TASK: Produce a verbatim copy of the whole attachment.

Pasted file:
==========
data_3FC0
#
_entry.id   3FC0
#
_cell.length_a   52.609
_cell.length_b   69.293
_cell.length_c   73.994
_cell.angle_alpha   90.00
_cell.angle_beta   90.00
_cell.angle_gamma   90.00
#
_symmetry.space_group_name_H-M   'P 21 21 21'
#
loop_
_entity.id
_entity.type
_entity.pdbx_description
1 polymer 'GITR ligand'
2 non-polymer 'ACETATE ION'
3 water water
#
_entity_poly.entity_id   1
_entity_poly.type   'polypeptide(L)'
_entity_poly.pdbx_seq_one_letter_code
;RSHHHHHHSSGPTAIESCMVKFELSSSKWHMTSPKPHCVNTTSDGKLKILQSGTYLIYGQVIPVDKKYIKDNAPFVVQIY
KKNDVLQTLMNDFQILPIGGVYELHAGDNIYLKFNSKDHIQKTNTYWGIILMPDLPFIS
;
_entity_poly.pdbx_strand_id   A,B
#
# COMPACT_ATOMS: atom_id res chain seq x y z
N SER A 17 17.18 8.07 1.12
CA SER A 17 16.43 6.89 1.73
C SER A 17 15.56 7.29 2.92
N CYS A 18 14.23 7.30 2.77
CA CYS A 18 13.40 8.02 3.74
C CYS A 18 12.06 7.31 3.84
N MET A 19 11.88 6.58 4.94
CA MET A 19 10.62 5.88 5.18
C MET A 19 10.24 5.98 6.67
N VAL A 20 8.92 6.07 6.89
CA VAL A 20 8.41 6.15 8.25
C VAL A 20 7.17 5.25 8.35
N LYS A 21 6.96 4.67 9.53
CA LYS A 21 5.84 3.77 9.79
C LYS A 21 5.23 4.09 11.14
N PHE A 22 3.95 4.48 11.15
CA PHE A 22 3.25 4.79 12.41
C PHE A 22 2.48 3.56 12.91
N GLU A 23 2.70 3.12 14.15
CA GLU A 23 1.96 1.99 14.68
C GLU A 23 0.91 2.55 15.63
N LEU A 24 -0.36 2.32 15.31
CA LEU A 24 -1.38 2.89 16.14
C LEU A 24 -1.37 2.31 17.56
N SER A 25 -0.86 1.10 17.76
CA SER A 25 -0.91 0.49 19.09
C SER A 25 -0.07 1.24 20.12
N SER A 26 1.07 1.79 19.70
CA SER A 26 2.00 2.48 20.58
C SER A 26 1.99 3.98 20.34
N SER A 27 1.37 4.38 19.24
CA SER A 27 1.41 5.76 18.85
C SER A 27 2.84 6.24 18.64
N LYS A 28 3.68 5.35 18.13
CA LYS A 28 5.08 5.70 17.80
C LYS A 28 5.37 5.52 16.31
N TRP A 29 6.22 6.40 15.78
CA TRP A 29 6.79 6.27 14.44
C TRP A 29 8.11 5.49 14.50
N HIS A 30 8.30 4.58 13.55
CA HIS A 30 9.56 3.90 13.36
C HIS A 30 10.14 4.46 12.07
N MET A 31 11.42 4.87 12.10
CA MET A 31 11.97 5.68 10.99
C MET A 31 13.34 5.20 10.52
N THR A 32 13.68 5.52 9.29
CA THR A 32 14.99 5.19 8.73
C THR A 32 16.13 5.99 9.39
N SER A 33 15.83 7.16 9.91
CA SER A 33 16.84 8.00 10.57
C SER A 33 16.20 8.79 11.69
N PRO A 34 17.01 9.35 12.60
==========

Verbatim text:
data_3FC0
#
_entry.id   3FC0
#
_cell.length_a   52.609
_cell.length_b   69.293
_cell.length_c   73.994
_cell.angle_alpha   90.00
_cell.angle_beta   90.00
_cell.angle_gamma   90.00
#
_symmetry.space_group_name_H-M   'P 21 21 21'
#
loop_
_entity.id
_entity.type
_entity.pdbx_description
1 polymer 'GITR ligand'
2 non-polymer 'ACETATE ION'
3 water water
#
_entity_poly.entity_id   1
_entity_poly.type   'polypeptide(L)'
_entity_poly.pdbx_seq_one_letter_code
;RSHHHHHHSSGPTAIESCMVKFELSSSKWHMTSPKPHCVNTTSDGKLKILQSGTYLIYGQVIPVDKKYIKDNAPFVVQIY
KKNDVLQTLMNDFQILPIGGVYELHAGDNIYLKFNSKDHIQKTNTYWGIILMPDLPFIS
;
_entity_poly.pdbx_strand_id   A,B
#
# COMPACT_ATOMS: atom_id res chain seq x y z
N SER A 17 17.18 8.07 1.12
CA SER A 17 16.43 6.89 1.73
C SER A 17 15.56 7.29 2.92
N CYS A 18 14.23 7.30 2.77
CA CYS A 18 13.40 8.02 3.74
C CYS A 18 12.06 7.31 3.84
N MET A 19 11.88 6.58 4.94
CA MET A 19 10.62 5.88 5.18
C MET A 19 10.24 5.98 6.67
N VAL A 20 8.92 6.07 6.89
CA VAL A 20 8.41 6.15 8.25
C VAL A 20 7.17 5.25 8.35
N LYS A 21 6.96 4.67 9.53
CA LYS A 21 5.84 3.77 9.79
C LYS A 21 5.23 4.09 11.14
N PHE A 22 3.95 4.48 11.15
CA PHE A 22 3.25 4.79 12.41
C PHE A 22 2.48 3.56 12.91
N GLU A 23 2.70 3.12 14.15
CA GLU A 23 1.96 1.99 14.68
C GLU A 23 0.91 2.55 15.63
N LEU A 24 -0.36 2.32 15.31
CA LEU A 24 -1.38 2.89 16.14
C LEU A 24 -1.37 2.31 17.56
N SER A 25 -0.86 1.10 17.76
CA SER A 25 -0.91 0.49 19.09
C SER A 25 -0.07 1.24 20.12
N SER A 26 1.07 1.79 19.70
CA SER A 26 2.00 2.48 20.58
C SER A 26 1.99 3.98 20.34
N SER A 27 1.37 4.38 19.24
CA SER A 27 1.41 5.76 18.85
C SER A 27 2.84 6.24 18.64
N LYS A 28 3.68 5.35 18.13
CA LYS A 28 5.08 5.70 17.80
C LYS A 28 5.37 5.52 16.31
N TRP A 29 6.22 6.40 15.78
CA TRP A 29 6.79 6.27 14.44
C TRP A 29 8.11 5.49 14.50
N HIS A 30 8.30 4.58 13.55
CA HIS A 30 9.56 3.90 13.36
C HIS A 30 10.14 4.46 12.07
N MET A 31 11.42 4.87 12.10
CA MET A 31 11.97 5.68 10.99
C MET A 31 13.34 5.20 10.52
N THR A 32 13.68 5.52 9.29
CA THR A 32 14.99 5.19 8.73
C THR A 32 16.13 5.99 9.39
N SER A 33 15.83 7.16 9.91
CA SER A 33 16.84 8.00 10.57
C SER A 33 16.20 8.79 11.69
N PRO A 34 17.01 9.35 12.60